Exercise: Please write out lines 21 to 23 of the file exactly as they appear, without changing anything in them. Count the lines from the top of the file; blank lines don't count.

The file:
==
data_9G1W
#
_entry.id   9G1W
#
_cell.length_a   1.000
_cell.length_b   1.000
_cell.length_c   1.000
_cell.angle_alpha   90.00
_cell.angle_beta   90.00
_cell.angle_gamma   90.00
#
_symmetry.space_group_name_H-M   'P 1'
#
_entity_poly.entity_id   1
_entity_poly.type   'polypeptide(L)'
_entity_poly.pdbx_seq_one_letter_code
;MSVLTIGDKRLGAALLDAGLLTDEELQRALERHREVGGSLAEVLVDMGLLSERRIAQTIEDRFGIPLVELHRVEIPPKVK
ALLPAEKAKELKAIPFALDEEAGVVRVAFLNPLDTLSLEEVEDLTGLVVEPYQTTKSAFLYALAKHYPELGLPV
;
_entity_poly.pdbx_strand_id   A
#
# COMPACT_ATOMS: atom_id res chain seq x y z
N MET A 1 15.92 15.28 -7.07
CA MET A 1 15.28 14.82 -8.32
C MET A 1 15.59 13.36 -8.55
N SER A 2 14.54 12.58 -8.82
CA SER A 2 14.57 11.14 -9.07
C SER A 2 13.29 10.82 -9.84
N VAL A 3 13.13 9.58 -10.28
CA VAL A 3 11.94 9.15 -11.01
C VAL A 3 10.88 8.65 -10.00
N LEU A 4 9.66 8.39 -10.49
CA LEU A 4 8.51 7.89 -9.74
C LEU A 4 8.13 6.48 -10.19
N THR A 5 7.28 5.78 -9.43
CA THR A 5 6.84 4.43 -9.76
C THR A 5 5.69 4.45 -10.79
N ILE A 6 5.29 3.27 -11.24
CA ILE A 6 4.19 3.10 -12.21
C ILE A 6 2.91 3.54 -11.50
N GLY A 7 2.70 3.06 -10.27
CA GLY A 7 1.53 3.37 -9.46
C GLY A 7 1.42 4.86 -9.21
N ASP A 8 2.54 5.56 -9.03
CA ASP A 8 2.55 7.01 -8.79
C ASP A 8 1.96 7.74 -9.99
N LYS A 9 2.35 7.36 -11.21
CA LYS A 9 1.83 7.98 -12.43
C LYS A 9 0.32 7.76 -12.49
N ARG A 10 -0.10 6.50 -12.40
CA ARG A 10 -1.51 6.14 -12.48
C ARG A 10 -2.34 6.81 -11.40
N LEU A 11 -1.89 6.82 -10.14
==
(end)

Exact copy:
#
# COMPACT_ATOMS: atom_id res chain seq x y z
N MET A 1 15.92 15.28 -7.07